Political donations – allegations concerning ALP NSW branch officials, Chinese Friends of Labor and others (Operation Aero)
The ICAC investigated whether, from January 2015, Australian Labor Party (ALP) NSW Branch officials, members of Chinese Friends of Labor, political donors and others had entered into, or carried out, a scheme to circumvent prohibitions or requirements under Part 6 of the Election Funding, Expenditure and Disclosures Act 1981 relating to political donations.
In its report on the investigation, made public on 28 February 2022, the Commission makes findings of serious corrupt conduct against Ernest Wong, a former member of the NSW Legislative Council.
The ICAC is of the opinion that the advice of the Director of Public Prosecutions should be obtained with respect to the prosecution of Ernest Wong, Xiangmo Huang, Jonathan Yee, Kenrick Cheah, Valentine Yee, May Ho Yee, Emperor’s Garden Pty Ltd, Lei Mo, Patricia Siu, Teresa Tam, Ming Tam, Wei Shi, Johnnie Lin, To Yip, Harbour City Group Pty Ltd, Steve Tong, Alex Wood and Maggie Wang for various offences.
The Commission has made seven recommendations to assist the NSW Government to strengthen the laws, policies and procedures concerning political donations in NSW.
Ruling in relation to the production of a mobile phone by a witness - 14 October 2019 (PDF)
Findings of corrupt conduct
The Commission found that Ernest Wong engaged in serious corrupt conduct by using the privileges to which he was entitled as a member of the Legislative Council:
- between about February 2015 and at least September 2018, in the course of carrying out a scheme for the purpose of circumventing the requirement of the Election Funding, Expenditure and Disclosures Act 1981 to the effect that the true source of a “reportable political donation” received or made must be disclosed to the NSW Electoral Commission; and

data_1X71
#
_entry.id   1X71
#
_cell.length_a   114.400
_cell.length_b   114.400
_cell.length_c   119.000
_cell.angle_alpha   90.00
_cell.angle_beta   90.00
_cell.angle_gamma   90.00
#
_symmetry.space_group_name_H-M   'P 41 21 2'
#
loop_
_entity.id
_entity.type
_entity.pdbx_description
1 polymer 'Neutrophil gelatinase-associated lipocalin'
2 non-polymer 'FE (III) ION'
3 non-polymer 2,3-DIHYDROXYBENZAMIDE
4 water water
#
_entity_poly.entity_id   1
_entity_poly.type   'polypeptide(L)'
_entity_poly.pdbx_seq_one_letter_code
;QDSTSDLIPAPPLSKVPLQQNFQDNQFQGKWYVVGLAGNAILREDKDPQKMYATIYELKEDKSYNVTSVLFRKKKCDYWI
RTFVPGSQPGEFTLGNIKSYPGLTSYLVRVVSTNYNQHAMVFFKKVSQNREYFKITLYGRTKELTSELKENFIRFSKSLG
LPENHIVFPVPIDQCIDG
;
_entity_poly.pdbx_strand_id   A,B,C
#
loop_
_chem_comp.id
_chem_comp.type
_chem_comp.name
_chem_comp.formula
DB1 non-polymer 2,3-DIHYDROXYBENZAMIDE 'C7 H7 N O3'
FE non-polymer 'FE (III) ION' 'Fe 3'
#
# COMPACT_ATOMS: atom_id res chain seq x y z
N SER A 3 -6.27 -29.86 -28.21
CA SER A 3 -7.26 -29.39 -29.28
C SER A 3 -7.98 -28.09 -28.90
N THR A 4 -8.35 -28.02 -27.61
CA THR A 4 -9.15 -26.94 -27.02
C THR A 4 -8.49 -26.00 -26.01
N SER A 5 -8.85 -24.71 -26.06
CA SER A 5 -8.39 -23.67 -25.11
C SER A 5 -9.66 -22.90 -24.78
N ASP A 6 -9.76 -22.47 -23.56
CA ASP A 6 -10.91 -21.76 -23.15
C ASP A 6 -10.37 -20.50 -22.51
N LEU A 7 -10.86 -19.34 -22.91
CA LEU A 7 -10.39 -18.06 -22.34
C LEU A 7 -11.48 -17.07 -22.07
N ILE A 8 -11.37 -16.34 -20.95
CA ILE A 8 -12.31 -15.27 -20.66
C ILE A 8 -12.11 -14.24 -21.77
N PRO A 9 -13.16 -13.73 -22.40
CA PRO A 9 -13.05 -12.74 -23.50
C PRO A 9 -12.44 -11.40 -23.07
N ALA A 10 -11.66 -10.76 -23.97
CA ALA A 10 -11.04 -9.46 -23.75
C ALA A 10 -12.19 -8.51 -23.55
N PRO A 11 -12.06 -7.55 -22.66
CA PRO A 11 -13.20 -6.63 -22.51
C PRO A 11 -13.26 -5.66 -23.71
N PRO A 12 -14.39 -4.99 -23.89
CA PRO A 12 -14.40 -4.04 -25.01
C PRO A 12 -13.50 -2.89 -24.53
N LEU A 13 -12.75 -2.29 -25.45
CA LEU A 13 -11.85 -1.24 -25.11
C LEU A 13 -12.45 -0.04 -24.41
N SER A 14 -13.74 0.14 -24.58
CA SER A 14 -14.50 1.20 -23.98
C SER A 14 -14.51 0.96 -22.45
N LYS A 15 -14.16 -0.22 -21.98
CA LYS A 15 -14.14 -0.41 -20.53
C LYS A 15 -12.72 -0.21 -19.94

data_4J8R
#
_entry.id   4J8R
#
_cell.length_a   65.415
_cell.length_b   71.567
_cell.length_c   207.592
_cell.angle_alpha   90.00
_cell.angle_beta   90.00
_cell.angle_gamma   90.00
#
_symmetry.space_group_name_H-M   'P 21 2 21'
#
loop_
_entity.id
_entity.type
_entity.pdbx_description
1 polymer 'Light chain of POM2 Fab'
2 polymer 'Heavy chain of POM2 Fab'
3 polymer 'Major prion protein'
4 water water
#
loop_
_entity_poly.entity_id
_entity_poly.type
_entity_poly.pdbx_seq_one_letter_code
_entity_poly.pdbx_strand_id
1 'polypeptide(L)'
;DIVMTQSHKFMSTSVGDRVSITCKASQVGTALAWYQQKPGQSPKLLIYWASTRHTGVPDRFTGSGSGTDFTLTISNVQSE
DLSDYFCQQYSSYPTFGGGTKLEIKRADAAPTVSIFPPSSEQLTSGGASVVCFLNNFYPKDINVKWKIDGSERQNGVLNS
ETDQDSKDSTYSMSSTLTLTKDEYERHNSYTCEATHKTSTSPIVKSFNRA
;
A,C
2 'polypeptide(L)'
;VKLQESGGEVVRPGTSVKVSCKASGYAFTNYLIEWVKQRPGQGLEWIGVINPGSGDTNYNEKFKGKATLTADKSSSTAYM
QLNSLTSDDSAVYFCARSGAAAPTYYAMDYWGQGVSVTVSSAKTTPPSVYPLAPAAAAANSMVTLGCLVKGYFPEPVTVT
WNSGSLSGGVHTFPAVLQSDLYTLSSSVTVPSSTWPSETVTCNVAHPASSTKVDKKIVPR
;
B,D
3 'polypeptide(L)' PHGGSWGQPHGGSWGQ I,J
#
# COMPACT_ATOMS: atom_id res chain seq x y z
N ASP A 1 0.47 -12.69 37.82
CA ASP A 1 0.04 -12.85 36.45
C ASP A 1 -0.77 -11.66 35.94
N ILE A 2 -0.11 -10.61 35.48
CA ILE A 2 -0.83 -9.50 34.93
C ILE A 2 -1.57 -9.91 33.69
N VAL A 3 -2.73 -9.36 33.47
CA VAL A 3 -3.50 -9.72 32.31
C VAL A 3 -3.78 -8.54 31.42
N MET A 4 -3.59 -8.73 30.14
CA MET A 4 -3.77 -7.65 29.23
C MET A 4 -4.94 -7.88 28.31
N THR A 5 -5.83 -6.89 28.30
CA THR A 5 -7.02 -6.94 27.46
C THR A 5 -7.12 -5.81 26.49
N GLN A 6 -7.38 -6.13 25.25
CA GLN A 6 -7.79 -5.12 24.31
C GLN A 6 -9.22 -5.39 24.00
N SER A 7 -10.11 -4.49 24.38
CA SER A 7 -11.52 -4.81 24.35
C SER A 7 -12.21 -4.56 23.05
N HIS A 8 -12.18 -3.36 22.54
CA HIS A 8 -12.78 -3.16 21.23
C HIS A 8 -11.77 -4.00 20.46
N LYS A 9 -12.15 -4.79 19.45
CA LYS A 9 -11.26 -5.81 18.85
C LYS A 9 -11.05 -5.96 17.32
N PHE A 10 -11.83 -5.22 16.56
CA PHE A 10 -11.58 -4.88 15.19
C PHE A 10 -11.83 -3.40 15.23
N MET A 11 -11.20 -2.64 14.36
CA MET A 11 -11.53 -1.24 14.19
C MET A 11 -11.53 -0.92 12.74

- •on 17 September 2018, at a meeting with Steve Tong in Mr Wong’s Parliament House office, during the course of which Mr Wong attempted to procure Mr Tong to give false testimony to such investigative authorities as may make enquiries of him in relation to the question of whether he had made a donation in connection with the Chinese Friends of Labor dinner held on 12 March 2015.
Recommendations for prosecutions
Download the Operation Aero recommendations for prosecutions (pdf)
Recommendations for disciplinary action
The Commission does not make any recommendations for disciplinary action in this matter.
The Commission conducted a review of policy issues identified in the course of this investigation. The Commission makes the following seven recommendations to assist the NSW Government to strengthen the laws, policies and procedures concerning political donations in NSW.
That the NSW Government amends the Electoral Funding Regulation 2018 to provide for the NSWEC to issue penalty notices for less severe breaches of the prohibition on cash donations under s 50A of the Electoral Funding Act 2018.
That the NSW Government, in consultation with affected parties, initiates an amendment to the Electoral Funding Act 2018 so that payments from the Administration Fund are contingent on the achievement of acceptable standards of party governance and internal control. A working group should be established to determine the relevant governance and control standards, which could relate to: